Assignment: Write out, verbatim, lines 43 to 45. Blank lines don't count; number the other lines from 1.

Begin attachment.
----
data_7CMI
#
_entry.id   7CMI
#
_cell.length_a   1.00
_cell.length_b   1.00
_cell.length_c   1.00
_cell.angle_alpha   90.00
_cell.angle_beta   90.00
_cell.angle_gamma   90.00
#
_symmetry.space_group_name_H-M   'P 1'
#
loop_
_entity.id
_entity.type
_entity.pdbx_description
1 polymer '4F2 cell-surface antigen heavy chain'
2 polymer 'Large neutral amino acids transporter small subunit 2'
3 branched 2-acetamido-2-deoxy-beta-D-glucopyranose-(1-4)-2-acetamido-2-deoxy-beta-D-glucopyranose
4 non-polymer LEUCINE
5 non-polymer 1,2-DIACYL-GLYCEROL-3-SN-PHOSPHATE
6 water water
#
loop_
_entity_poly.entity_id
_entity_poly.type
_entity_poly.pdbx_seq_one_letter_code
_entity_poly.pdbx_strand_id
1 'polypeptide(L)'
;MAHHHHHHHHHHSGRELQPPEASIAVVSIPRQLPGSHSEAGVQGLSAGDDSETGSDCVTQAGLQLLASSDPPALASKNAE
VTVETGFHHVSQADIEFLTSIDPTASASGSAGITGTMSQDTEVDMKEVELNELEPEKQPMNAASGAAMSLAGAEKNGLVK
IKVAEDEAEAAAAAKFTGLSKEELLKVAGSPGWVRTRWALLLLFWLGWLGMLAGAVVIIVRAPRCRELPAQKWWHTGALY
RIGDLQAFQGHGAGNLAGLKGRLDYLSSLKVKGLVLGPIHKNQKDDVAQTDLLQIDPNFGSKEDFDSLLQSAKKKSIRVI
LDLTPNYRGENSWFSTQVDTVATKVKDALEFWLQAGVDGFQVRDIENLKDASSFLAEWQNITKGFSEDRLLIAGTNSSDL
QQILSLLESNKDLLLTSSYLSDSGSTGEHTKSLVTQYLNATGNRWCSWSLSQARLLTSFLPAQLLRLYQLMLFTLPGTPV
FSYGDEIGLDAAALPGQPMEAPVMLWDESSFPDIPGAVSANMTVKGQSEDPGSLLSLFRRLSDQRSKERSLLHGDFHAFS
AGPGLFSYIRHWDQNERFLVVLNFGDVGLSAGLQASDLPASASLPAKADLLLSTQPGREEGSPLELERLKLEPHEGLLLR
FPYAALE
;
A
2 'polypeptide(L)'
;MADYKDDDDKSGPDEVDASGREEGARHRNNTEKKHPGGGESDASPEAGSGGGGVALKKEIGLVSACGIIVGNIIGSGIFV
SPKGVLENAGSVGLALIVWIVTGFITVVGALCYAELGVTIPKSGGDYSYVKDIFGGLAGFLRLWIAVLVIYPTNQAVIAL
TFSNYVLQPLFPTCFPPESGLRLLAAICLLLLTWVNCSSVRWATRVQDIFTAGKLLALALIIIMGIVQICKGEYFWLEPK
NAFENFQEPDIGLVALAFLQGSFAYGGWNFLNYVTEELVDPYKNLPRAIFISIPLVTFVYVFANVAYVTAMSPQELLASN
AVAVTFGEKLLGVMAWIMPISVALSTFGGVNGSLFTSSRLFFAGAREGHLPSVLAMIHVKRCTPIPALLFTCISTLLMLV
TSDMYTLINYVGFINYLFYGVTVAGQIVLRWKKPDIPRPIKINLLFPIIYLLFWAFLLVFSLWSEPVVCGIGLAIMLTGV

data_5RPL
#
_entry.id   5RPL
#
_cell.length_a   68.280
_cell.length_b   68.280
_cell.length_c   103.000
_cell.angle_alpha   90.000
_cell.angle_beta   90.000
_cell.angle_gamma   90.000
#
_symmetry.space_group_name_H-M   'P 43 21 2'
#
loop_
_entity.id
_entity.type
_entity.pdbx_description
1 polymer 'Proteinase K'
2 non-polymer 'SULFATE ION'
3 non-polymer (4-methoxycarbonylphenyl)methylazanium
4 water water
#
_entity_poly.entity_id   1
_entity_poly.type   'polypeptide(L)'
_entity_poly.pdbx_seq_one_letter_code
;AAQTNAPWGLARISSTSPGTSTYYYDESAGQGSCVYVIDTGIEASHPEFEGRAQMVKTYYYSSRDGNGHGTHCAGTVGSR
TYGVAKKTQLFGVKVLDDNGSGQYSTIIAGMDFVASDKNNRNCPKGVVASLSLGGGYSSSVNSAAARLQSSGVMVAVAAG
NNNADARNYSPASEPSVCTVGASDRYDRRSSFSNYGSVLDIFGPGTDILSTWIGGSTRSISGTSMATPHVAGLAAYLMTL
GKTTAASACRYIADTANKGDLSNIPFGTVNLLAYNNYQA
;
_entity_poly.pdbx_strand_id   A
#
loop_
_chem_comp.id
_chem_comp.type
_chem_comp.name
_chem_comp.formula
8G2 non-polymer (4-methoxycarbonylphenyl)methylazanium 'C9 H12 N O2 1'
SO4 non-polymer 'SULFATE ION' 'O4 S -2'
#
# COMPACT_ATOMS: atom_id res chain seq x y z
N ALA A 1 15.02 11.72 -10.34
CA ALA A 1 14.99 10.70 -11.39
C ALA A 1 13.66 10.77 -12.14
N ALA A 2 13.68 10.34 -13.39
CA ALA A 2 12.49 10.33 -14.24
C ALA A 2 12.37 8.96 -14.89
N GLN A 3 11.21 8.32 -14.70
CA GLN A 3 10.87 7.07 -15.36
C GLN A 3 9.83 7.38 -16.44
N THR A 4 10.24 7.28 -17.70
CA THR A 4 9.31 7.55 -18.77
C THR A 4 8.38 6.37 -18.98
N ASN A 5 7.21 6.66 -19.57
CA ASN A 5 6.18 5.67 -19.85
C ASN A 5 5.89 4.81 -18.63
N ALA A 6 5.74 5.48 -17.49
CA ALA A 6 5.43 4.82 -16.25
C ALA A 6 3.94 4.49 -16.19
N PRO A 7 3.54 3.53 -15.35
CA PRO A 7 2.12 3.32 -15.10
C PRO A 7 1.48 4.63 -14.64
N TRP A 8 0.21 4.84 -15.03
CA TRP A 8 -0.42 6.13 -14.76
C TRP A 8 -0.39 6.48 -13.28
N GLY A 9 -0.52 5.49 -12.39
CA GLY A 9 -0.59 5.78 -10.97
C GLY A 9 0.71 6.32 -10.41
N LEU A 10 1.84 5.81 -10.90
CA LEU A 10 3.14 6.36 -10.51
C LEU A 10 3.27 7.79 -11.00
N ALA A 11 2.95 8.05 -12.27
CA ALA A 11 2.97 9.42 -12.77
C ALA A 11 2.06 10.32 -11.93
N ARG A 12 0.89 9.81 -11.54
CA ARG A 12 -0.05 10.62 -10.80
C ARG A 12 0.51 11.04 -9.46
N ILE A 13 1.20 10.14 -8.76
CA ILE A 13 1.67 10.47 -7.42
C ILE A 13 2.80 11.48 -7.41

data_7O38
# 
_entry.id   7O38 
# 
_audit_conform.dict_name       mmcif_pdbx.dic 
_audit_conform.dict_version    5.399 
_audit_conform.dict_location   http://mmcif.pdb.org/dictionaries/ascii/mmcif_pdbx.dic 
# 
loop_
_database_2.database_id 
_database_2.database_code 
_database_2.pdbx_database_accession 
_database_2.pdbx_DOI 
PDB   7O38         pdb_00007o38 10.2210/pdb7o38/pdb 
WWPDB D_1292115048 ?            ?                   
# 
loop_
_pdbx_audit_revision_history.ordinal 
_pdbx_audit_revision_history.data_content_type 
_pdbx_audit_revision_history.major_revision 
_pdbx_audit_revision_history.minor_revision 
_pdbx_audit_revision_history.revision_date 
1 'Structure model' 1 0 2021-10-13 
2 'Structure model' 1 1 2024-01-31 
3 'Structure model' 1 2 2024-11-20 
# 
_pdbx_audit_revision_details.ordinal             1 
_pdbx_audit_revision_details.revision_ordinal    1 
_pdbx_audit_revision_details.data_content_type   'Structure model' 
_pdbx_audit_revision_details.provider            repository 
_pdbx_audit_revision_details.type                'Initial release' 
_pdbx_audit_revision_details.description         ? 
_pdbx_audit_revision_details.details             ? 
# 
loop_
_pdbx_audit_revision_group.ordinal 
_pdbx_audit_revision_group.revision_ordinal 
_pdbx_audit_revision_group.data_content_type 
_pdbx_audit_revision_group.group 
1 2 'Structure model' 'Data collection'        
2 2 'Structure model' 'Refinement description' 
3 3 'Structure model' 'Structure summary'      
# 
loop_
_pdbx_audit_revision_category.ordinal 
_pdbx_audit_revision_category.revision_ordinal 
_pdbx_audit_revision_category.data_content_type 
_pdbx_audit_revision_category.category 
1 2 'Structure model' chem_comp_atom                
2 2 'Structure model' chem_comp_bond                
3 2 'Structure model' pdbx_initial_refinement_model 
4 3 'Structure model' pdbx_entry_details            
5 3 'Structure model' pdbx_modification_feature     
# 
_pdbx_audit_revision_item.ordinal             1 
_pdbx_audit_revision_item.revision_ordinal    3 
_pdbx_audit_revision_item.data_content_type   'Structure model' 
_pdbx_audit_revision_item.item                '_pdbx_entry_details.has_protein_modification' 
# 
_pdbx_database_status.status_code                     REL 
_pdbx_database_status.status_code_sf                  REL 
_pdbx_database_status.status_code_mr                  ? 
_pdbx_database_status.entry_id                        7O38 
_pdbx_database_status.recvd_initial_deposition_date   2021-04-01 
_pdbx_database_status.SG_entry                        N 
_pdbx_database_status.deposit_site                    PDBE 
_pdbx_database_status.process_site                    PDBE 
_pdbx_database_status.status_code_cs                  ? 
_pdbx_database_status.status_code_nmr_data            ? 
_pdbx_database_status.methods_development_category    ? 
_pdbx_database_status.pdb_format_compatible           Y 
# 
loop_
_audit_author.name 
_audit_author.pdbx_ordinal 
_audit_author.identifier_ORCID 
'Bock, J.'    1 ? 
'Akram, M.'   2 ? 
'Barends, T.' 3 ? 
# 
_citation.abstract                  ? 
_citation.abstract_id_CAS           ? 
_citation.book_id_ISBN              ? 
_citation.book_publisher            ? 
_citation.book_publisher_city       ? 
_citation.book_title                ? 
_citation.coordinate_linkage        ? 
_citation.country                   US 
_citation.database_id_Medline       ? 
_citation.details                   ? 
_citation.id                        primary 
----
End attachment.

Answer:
;MADYKDDDDKSGPDEVDASGREEGARHRNNTEKKHPGGGESDASPEAGSGGGGVALKKEIGLVSACGIIVGNIIGSGIFV
SPKGVLENAGSVGLALIVWIVTGFITVVGALCYAELGVTIPKSGGDYSYVKDIFGGLAGFLRLWIAVLVIYPTNQAVIAL
TFSNYVLQPLFPTCFPPESGLRLLAAICLLLLTWVNCSSVRWATRVQDIFTAGKLLALALIIIMGIVQICKGEYFWLEPK